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A case study of co-ordinative decision-making in disaster management

Smith, W; Dowell, J; (2000) A case study of co-ordinative decision-making in disaster management. ERGONOMICS , 43 (8) 1153 - 1166.

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A persistent problem in the management of response to disasters is the lack of coordination between the various agencies involved. This paper reports a case study of inter-agency co-ordination during the response to a railway accident in the UK. The case study examined two potential sources of difficulty for coordination: first, poorly shared mental models; and, second, a possible conflict between the requirements of distributed decision-making and the nature of individual decision-making. Interviews were conducted with six individuals from three response agencies. Analysis of reported events suggested that inter-agency co-ordination suffered through a widespread difficulty in constructing a reflexive shared mental model; that is, a shared mental representation of the distributed decision-making process itself, and its participants. This difficulty may be an inherent problem in the flexible development of temporary multi-agency organizations. The analysis focused on a distributed decision over how to transport casualties from an isolated location to hospital. This decision invoked a technique identified here as the progression of multiple options, which contrasts with both recognition-primed and analytical models of individual decisionmaking. The progression of multiple opt ions appeared to be an effective technique for dealing with uncertainty, but was a further source of difficulty for inter-agency co-ordination.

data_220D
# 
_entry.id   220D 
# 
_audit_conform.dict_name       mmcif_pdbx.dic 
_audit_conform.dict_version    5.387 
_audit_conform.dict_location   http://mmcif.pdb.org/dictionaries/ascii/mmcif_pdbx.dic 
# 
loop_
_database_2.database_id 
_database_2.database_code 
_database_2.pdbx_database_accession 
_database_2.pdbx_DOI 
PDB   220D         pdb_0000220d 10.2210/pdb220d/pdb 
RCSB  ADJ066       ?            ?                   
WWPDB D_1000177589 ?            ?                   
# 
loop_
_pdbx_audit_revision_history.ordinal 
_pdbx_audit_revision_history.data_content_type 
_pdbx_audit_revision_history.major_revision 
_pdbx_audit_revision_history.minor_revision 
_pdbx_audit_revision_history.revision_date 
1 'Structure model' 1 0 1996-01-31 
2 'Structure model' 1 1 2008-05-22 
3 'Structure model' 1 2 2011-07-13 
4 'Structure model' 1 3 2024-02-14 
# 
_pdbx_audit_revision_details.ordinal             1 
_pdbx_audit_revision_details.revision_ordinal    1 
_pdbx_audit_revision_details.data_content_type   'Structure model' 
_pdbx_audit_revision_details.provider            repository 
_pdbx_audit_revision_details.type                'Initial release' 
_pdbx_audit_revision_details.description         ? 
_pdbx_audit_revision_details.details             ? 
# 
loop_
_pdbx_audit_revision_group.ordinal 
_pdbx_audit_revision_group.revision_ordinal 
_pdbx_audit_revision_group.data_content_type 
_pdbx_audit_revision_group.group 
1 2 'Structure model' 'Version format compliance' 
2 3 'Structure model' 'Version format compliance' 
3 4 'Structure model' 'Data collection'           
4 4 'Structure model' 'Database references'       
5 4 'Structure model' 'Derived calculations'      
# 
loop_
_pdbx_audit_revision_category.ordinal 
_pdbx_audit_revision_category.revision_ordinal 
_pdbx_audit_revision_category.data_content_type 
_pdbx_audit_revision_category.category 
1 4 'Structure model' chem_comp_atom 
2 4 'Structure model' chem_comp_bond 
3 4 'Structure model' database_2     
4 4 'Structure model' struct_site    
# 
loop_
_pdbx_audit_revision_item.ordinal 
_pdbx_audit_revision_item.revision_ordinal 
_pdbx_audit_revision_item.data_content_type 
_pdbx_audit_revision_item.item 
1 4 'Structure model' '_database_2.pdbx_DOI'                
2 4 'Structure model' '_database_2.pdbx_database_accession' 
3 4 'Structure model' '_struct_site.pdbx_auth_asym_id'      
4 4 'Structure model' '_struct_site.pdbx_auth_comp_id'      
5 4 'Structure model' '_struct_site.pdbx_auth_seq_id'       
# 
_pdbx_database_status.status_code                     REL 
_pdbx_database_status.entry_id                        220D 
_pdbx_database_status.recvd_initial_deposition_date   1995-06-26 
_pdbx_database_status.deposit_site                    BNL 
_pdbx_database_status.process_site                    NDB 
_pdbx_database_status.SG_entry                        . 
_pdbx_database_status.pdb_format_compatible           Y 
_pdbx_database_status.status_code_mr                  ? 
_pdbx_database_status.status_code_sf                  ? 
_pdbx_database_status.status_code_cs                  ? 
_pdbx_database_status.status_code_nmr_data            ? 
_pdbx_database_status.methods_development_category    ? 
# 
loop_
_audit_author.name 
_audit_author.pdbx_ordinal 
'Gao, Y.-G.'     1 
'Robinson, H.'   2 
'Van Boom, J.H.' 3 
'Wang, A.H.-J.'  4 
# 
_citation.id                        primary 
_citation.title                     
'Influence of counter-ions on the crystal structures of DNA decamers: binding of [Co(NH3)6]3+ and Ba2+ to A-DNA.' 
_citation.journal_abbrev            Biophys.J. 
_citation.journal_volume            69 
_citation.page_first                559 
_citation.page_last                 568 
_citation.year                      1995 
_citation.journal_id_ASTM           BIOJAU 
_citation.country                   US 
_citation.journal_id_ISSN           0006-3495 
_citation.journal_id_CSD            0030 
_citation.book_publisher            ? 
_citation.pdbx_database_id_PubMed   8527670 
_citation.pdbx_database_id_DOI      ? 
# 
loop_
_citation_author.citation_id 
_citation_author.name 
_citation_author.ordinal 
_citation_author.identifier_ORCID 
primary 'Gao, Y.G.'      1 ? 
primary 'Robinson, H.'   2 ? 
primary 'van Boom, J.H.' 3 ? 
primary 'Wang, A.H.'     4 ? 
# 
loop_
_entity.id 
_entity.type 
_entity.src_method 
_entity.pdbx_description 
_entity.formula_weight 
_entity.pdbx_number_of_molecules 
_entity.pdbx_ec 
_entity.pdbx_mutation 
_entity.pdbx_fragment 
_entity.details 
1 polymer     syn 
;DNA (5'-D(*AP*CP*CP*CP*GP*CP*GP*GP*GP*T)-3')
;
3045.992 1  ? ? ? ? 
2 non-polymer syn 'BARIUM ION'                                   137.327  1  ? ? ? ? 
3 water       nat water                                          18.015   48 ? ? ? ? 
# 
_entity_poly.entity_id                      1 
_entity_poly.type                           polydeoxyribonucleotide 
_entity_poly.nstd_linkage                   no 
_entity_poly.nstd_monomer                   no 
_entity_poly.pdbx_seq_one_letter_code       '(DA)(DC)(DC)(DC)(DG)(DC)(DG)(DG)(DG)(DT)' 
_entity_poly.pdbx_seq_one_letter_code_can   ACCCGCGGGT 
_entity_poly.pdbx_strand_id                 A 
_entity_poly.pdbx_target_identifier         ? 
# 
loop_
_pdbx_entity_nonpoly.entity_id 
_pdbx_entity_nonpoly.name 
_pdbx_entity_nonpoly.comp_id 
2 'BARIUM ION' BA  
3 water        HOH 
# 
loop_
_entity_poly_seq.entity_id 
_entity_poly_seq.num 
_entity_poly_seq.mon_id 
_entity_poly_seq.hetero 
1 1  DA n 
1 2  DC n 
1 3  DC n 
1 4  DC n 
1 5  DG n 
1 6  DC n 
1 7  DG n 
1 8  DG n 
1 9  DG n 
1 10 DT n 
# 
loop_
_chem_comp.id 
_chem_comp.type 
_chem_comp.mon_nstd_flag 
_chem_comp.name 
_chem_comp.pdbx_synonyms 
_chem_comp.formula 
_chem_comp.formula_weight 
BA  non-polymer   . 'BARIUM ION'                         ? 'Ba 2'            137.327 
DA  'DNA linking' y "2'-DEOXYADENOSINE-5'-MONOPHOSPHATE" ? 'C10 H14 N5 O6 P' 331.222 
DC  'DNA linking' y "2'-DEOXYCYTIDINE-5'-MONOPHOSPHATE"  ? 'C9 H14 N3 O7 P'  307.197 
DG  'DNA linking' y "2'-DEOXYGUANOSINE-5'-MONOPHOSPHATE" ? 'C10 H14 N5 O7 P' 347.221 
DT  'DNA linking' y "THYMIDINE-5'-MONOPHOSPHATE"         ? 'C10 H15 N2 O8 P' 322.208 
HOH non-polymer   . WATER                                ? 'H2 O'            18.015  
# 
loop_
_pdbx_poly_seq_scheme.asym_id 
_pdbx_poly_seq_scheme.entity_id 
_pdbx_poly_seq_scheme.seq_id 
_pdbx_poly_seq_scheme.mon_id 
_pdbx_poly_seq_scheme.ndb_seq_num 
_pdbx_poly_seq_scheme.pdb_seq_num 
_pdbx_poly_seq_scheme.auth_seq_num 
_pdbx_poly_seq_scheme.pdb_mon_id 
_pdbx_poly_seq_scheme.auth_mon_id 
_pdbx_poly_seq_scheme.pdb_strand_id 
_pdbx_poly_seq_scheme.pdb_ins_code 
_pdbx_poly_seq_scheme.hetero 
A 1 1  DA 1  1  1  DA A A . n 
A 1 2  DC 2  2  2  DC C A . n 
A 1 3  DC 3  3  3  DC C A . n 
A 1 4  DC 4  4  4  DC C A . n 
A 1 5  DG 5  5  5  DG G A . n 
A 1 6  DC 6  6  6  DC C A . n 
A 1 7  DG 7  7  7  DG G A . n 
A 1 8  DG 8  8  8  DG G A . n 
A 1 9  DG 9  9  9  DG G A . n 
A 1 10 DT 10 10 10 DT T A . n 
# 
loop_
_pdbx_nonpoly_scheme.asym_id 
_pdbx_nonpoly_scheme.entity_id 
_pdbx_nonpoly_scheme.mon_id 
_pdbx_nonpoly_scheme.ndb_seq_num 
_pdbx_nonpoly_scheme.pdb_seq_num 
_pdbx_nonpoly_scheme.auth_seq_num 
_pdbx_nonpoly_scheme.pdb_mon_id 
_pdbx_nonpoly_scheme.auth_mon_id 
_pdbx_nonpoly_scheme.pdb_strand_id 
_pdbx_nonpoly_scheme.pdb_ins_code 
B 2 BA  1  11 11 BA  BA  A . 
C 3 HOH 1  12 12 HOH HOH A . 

Type: Article
Title: A case study of co-ordinative decision-making in disaster management
Keywords: co-ordination, team decision-making, disaster, emergency management, shared mental models, MENTAL MODELS, PERFORMANCE, KNOWLEDGE
URI: http://discovery.ucl.ac.uk/id/eprint/143219
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